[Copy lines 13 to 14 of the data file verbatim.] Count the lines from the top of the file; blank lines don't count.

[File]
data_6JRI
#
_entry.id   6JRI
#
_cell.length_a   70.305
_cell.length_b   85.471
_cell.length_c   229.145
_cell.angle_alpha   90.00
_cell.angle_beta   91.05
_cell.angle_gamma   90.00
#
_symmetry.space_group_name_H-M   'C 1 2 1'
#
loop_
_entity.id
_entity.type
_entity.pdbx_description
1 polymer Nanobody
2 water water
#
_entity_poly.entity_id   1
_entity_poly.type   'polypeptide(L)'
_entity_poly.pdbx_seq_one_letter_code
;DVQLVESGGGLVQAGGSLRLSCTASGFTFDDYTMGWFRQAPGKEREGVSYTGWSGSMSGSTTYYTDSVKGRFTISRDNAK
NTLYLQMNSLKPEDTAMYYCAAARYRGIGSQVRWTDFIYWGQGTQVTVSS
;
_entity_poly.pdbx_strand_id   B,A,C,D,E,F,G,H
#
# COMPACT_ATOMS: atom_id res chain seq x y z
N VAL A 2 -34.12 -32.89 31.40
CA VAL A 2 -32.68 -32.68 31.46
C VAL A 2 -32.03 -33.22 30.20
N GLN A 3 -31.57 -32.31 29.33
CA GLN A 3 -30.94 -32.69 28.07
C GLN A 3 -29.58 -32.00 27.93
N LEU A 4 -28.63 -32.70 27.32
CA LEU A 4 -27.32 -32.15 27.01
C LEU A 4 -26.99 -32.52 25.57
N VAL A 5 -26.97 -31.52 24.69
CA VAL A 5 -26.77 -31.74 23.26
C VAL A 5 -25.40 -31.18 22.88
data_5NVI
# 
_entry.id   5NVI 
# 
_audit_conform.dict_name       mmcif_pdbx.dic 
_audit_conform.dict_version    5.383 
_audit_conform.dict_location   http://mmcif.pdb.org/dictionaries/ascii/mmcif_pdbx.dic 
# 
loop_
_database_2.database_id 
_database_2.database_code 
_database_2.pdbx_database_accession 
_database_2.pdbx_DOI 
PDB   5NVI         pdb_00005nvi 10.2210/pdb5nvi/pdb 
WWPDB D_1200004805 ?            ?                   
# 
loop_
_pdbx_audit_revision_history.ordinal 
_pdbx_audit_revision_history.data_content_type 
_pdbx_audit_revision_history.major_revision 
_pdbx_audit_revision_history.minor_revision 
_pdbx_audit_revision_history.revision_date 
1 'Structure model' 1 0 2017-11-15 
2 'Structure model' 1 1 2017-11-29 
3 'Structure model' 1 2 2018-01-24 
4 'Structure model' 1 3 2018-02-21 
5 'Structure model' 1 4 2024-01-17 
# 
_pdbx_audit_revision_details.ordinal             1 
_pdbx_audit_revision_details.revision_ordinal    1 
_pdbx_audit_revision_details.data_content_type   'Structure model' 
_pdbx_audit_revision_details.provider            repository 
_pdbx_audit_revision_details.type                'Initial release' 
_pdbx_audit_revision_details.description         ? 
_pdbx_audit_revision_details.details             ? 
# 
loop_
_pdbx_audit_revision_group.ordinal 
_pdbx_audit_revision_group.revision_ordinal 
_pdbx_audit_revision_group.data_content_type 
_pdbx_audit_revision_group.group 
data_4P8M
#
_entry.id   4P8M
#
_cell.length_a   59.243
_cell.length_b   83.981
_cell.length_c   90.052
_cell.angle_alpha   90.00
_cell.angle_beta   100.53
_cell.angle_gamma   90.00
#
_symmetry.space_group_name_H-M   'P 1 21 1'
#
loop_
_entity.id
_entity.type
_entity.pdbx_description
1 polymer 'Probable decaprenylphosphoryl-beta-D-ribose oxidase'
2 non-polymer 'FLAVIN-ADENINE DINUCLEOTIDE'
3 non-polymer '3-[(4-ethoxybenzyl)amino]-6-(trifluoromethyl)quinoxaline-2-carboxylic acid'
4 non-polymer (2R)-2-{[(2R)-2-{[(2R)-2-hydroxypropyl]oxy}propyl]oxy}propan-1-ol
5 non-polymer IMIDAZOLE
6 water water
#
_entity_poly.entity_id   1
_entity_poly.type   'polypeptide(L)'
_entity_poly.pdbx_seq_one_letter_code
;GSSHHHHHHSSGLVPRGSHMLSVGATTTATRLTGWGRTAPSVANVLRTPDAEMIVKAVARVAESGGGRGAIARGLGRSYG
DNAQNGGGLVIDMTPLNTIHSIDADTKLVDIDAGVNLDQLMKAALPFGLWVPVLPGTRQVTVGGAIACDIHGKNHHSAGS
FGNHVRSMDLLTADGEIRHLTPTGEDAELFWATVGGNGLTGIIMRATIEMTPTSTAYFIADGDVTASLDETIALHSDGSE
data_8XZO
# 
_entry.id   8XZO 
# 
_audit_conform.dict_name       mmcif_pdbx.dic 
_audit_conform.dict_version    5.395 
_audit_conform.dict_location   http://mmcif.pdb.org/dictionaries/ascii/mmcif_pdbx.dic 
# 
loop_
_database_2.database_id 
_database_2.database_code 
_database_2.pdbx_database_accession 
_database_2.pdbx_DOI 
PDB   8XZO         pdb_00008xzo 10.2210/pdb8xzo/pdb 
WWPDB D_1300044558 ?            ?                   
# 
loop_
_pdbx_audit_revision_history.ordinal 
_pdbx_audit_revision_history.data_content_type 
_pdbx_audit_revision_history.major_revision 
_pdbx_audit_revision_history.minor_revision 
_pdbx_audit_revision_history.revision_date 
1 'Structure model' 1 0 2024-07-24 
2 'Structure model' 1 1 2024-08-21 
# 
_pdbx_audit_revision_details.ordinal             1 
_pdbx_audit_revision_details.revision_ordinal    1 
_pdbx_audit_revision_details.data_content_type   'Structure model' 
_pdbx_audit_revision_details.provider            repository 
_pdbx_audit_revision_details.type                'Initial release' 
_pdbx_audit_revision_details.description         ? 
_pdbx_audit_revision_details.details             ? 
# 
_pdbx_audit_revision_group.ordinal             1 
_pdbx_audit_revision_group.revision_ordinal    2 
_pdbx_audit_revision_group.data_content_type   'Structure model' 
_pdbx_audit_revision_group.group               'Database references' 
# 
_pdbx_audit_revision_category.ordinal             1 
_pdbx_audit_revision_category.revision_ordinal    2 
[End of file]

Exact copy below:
#
loop_